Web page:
Objectives: Adenoid cystic carcinoma (ACCA) is an uncommon primary malignancy of salivary glands and rarely nonsalivary tissue. This study aims to evaluate the diagnostic accuracy of ACCA on fine needle aspiration (FNA) material and the associated challenges. Methods: A search on electronic pathology database from 2006 to 2016 at The Johns Hopkins Hospital found 83 cytology specimens diagnosed as ACCA, 49 with histology follow-up. Results: Fifty-two females and 31 males were found ranging from 37 to 95 years old (mean 62.5). The tumor size was 1 to 11.5 cm (mean 3.4). FNAs were performed on 46 salivary glands (54.88%), 12 head and neck masses (14.45%), 9 lymph nodes (10.84%), 9 tracheas/lungs (10.84%), 4 vaginal/perineum/gluteal masses (4.82%), and one for each kidney, liver and abdominal/pelvic mass (1.21%). 83 FNA diagnoses revealed 3 nondiagnostics (3.61%), 20 neoplasms with unspecified features (24.10%), 30 basaloid neoplasms (36.14%), 18 ACCA (21.69%), and 12 other malignancies (14.46%). The accuracy of FNA in diagnosis of ACCA comparing to histologic follow-up in 49 cases was 87.5% sensitivity, 66.67% specificity, with 92.11% positive predictive value and 54.55% negative predictive value. The most common mimicker was pleomorphic adenoma. Conclusion: ACCA can be diagnosed not only in the salivary gland FNAs, but also respiratory tract, intra-abdominal, kidney, and gynecologic regions. FNA is a preferred technique to assess mass lesions. However, a diagnosis of ACCA on FNA material should be rendered with caution since there are benign and malignant neoplasms with overlapping features. Awareness of prior medical history and ancillary studies can improve the diagnosis.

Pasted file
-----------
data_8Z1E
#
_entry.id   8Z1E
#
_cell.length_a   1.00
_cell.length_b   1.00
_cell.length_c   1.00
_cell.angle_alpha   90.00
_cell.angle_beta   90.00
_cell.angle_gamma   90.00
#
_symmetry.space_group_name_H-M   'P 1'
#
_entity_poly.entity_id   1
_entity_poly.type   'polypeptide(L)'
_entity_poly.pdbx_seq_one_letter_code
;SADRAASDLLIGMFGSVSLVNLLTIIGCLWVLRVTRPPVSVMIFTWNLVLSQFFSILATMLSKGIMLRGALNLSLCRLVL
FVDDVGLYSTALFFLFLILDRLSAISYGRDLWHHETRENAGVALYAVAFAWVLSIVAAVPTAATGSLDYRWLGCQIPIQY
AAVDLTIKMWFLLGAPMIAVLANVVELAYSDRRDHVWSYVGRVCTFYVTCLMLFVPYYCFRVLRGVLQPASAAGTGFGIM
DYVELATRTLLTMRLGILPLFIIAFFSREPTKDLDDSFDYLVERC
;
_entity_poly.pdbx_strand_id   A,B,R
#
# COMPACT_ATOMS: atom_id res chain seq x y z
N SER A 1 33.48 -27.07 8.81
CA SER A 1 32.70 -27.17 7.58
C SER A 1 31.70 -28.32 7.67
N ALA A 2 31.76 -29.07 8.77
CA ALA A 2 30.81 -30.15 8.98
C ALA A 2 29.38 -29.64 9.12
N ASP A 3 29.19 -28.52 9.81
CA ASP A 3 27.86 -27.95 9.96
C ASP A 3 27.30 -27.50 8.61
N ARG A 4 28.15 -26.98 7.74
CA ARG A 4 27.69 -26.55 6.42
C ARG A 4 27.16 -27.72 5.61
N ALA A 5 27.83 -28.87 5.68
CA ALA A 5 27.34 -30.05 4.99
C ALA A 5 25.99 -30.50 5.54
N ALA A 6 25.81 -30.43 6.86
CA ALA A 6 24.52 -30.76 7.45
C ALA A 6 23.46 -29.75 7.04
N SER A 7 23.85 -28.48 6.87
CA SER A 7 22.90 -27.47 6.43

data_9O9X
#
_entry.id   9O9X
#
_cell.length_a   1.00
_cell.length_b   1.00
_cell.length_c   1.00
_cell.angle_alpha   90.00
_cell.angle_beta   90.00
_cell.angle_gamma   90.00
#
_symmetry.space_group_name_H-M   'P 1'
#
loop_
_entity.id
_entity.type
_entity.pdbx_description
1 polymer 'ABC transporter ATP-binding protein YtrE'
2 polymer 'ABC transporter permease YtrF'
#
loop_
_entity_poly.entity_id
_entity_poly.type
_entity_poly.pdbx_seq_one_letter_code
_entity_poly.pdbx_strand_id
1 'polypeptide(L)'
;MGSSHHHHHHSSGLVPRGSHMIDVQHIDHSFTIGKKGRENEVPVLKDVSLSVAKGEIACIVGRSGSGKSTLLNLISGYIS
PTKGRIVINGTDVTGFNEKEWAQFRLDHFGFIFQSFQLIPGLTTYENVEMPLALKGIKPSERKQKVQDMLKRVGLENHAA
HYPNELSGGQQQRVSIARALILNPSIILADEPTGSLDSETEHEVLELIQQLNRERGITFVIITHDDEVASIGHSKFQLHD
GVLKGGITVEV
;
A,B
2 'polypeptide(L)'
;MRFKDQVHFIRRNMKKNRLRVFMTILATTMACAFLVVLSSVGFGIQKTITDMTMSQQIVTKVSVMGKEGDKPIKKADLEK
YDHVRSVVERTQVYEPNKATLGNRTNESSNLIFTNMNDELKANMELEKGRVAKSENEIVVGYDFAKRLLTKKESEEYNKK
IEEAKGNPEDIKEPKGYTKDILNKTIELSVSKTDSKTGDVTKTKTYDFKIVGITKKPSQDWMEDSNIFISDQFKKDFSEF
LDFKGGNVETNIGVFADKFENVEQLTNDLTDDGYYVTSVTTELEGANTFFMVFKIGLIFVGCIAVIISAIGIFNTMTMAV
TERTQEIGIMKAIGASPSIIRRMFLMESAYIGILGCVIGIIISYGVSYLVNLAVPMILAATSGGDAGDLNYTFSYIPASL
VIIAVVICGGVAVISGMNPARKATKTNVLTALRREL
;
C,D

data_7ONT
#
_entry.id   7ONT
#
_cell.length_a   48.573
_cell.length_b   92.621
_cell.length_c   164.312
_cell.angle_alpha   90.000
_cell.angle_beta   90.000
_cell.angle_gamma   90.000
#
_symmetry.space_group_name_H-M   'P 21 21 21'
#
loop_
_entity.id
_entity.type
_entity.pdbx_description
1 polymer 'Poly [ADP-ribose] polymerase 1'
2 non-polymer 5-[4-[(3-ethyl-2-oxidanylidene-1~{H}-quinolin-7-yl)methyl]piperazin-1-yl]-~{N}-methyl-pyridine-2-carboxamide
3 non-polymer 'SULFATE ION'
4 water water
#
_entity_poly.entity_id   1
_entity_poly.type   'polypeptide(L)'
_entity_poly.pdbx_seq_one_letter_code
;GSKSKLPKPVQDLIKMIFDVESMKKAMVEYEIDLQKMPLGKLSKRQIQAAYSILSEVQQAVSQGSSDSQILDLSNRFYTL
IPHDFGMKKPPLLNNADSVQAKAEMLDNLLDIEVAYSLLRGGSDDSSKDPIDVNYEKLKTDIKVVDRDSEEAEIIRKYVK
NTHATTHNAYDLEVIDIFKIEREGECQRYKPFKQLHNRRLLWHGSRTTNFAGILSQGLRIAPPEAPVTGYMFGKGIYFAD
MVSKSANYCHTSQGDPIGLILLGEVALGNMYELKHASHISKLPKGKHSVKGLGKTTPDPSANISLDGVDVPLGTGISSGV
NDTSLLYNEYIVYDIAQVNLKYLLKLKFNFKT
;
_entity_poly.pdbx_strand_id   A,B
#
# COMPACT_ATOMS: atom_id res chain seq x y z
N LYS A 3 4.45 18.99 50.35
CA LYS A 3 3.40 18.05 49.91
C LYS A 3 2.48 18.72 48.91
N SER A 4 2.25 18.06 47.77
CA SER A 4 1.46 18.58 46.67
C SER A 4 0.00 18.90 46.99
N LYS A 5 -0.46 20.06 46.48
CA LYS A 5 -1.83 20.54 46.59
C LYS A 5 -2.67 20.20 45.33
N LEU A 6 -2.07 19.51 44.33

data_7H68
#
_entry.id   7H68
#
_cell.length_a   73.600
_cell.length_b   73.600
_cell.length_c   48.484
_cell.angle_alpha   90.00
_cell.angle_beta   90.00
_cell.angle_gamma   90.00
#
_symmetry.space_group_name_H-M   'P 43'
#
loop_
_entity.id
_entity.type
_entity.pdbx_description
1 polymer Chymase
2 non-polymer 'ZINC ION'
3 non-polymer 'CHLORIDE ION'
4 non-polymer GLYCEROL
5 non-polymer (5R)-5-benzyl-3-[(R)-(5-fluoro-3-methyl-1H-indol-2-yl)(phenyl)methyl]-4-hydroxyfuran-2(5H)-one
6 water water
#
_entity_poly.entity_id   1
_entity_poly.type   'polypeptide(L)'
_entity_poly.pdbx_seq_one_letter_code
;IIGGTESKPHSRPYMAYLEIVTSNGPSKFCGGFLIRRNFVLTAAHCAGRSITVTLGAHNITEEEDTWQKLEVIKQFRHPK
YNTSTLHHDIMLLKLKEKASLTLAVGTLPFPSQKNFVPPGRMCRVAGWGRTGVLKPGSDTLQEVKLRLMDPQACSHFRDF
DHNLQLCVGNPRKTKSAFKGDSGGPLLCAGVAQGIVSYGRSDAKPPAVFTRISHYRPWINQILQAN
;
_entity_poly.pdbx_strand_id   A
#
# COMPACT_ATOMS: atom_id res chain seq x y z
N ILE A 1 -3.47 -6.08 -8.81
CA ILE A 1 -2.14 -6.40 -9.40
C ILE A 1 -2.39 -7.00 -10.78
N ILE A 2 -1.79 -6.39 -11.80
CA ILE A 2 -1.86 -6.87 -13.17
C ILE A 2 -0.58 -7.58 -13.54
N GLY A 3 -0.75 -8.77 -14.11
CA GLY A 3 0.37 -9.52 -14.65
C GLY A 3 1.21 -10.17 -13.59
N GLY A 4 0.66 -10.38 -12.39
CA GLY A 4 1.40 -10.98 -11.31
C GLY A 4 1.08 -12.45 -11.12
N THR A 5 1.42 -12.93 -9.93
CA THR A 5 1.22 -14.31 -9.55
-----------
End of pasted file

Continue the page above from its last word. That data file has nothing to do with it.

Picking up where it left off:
- adenoid cystic carcinoma
- basaloid neoplasm
- fine needle aspiration
- nonsalivary gland adenoid cystic carcinoma
- the Milan system for reporting salivary gland cytopathology
ASJC Scopus subject areas
- Pathology and Forensic Medicine